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One-on-Ones – Purpose, frequency, length, agenda & template

excerpt from Bee Squared’s Operational Leadership Handbook

Recurring catch ups with staff members; prepared with performance feedback & other key topics.

Purpose:  Meet with individual staff members regularly to:

  • Build the foundation of a strong working relationship. A fostering of trust, openness and communication enables many of the outcomes below.  Your staff see you more as their leader than their ‘boss’. It means you “see them” and have an interest in them as a person, not just as a worker
  • Provide guidance on topics the staff member raises or that you draw out
  • Provide the foundation to provide performance feedback, coaching and more formal performance management
  • Draw out issues. There are many staff members who won’t call out issues, especially when others are around
  • Continue with staff member development including cross skilling
  • Continue to draw out continuous improvement ideas and empower staff to make changes (within defined limits and with your approval)
  • Reduce negative attrition.  Numerous studies indicate the direct relationship with the manager is a major driver of staff engagement and many staff members will leave an organisation when that relationship is poor (or perform at lower levels).

All of the above will contribute significantly to your individual staff members and team producing higher quality work in a more efficient way.

Frequency:  The frequency of the meetings is your decision as leader.  Monthly seems to be the minimum we need to provide meaningful performance information and build the relationship.  Fortnightly is typically optimal, but with a high performing staff member it might be too much.  Weekly is generally too much, unless it is the start of your relationship with them, or there are specific issues to address requiring a faster feedback loop.  At times you might consider daily or twice weekly catch ups in cases of remedial training or coaching.  Remember, this is the recurring meeting and doesn’t mean this is your only contact with the staff member.  It is advisable to do brief check ins daily, or at least three times a week if they are working remotely.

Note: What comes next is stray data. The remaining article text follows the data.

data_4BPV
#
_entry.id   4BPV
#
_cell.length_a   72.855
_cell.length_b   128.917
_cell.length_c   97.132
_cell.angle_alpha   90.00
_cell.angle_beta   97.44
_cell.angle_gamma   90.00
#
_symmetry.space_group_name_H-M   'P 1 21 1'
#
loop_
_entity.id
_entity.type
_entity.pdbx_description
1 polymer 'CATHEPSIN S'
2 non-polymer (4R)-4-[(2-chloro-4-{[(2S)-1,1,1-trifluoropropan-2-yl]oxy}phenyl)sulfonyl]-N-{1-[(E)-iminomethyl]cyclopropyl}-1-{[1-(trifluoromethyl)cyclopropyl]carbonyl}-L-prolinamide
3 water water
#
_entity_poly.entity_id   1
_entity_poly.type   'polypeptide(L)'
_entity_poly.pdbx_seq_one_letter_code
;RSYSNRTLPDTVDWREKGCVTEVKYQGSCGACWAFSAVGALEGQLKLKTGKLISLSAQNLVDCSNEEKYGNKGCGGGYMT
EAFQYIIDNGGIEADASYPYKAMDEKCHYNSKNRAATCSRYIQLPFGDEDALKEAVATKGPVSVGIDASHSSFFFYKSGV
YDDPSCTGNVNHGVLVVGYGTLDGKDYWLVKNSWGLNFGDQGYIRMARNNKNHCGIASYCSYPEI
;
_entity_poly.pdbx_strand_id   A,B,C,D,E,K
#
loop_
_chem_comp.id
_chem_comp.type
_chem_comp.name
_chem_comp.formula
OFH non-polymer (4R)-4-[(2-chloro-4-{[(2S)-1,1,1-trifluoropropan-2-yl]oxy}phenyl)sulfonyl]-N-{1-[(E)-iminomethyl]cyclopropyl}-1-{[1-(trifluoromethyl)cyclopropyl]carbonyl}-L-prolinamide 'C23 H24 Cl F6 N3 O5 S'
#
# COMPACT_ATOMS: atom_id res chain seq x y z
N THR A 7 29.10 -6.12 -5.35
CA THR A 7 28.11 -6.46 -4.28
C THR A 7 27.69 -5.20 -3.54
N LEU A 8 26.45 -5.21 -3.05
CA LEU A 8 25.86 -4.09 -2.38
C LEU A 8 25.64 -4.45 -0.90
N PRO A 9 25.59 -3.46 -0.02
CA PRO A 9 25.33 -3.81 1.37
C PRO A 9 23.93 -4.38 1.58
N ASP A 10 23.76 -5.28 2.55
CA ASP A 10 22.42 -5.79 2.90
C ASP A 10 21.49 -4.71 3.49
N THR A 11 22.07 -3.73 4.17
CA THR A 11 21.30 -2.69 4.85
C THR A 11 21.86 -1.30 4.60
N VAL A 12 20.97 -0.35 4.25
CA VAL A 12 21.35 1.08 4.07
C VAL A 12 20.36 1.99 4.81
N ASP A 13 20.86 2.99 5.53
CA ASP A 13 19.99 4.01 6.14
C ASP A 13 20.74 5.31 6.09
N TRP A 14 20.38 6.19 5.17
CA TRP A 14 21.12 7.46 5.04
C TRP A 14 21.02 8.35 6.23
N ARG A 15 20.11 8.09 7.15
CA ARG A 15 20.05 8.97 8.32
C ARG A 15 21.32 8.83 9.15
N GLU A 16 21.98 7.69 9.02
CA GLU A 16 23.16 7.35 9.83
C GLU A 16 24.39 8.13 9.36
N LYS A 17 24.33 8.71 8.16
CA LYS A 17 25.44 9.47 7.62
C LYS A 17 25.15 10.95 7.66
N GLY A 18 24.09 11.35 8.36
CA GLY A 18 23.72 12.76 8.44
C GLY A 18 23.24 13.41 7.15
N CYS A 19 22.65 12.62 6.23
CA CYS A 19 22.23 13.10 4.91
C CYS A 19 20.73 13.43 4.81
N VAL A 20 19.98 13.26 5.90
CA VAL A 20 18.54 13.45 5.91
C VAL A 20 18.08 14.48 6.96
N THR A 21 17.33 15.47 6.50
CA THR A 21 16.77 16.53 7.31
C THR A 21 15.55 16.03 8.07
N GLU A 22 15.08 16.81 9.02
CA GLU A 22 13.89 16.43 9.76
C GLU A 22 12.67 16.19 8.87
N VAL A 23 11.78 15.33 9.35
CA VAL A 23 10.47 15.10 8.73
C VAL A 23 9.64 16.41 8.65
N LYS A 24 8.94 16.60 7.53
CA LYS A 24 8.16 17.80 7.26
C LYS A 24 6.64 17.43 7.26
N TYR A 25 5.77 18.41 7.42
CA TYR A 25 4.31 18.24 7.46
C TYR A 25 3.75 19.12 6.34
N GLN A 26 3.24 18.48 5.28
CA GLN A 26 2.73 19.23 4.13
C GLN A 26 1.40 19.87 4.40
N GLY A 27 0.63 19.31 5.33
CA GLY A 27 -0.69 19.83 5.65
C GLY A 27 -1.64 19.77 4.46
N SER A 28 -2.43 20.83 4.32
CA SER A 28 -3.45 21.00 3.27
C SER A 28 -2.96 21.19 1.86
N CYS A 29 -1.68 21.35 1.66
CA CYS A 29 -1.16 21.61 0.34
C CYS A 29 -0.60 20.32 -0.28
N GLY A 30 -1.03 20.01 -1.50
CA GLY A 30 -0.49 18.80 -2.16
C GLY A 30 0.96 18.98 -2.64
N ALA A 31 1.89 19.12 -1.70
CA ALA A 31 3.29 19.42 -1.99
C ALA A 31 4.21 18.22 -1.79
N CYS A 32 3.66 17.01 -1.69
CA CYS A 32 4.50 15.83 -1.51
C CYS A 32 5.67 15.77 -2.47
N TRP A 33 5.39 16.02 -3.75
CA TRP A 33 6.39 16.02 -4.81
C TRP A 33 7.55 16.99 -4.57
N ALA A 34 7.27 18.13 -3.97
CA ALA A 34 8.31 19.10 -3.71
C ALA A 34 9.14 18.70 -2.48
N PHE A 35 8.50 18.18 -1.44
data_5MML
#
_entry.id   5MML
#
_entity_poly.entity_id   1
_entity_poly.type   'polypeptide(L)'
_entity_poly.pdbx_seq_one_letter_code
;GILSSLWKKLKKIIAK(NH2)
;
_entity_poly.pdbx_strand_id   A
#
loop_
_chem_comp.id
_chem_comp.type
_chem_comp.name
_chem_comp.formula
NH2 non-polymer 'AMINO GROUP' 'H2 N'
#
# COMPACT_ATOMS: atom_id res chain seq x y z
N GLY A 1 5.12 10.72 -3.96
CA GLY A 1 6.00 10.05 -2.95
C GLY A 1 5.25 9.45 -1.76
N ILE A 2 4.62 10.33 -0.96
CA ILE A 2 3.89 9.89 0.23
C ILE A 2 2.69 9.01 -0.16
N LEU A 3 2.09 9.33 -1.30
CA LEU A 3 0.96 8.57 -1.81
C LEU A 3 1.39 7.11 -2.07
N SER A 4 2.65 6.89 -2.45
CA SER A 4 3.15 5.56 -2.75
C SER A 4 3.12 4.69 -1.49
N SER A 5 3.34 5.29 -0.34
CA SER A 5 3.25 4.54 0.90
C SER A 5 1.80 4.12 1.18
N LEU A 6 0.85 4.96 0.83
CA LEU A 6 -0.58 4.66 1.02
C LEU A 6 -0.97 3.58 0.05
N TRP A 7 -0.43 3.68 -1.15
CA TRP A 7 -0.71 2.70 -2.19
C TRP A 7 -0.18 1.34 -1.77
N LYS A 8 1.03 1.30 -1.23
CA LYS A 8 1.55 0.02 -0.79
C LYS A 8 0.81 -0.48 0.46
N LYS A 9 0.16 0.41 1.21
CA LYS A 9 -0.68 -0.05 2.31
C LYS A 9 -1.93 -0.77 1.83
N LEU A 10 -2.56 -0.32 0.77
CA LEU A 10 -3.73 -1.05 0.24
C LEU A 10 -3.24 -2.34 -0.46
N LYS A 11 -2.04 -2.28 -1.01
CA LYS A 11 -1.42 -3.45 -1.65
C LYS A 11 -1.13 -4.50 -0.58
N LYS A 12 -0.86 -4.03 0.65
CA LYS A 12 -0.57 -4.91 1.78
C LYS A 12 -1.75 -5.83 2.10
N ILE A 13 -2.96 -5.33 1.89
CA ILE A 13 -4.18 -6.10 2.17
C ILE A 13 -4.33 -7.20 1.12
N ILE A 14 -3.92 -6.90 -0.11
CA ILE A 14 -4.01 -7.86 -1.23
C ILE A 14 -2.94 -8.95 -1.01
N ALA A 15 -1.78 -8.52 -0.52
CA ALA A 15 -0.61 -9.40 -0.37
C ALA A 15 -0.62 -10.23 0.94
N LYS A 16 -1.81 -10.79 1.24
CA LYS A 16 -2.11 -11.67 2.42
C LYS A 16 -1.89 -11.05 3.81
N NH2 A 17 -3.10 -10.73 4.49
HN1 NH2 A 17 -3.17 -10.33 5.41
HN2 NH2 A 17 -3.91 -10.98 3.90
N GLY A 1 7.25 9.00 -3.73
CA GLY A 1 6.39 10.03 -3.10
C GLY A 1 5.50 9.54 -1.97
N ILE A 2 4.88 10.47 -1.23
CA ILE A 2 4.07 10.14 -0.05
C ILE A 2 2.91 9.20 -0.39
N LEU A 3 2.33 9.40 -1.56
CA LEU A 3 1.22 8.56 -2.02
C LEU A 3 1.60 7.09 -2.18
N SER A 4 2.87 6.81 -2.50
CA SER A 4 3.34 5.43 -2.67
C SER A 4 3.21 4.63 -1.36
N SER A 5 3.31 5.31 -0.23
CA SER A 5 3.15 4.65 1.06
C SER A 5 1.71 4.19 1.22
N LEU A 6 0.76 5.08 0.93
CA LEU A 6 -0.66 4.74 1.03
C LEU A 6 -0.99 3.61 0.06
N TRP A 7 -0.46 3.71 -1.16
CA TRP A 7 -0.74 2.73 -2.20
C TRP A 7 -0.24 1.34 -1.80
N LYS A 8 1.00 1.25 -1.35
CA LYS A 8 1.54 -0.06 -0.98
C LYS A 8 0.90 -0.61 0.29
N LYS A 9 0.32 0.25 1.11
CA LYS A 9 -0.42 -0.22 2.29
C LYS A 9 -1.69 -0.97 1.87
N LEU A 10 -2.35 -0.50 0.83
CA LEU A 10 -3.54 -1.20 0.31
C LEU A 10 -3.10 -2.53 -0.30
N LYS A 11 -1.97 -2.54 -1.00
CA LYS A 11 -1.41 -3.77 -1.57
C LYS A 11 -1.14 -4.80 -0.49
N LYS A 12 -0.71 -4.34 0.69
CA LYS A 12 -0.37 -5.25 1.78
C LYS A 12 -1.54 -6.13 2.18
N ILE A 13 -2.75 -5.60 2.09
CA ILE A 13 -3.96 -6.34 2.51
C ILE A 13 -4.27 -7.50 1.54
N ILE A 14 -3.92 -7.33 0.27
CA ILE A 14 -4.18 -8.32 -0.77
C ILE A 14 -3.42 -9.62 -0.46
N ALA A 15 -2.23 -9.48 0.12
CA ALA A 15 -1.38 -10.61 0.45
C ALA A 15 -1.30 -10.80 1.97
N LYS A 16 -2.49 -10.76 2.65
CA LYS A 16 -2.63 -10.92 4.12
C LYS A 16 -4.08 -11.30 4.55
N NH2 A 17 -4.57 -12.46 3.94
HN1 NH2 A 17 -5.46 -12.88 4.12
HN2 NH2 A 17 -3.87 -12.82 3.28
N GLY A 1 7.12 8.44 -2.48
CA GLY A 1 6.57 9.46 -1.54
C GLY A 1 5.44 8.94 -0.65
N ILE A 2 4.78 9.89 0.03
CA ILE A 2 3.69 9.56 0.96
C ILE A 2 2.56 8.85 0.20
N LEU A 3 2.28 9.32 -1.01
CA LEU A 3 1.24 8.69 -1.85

Don’t wait until you have perfect and complete information.  Meeting with your team member with imperfect information is better than not meeting with them at all.  These meetings are too important to miss or delay. 

Length:  30 mins is a reasonable investment of time each month or fortnight, but it is dependent on the context and the amount of information you need to work through.  It is often better to finish the meeting slightly early to give the staff member and yourself time to reflect afterwards.  For example, book 30 mins and take 25 mins in the meeting and allow 5 mins for finishing off notes or a task you’ve agreed to before the next meeting.

Frequency of catch up is generally more important than length.  A fortnightly 30 mins is better than 1 hour once per month.

Agenda / common topics:  An effective one-on-one will have a set of recurring items.  This will create consistency and fairness.  An effective one-on-one will also be flexible and allow time for additional topics for discussion that arrive within the period or during the catch up.

But most of all, an effective one-on-one will be balanced across performance goals of Effectiveness, Experience, Efficiency.  Whilst output data is generally more easily and readily available, it needs to be presented along with feedback on performance quality, and the customer experience created, along with other important aspects, discussed below.  If not, your staff member is likely to think that you don’t care about their performance, and are only worried about output, not quality and experience.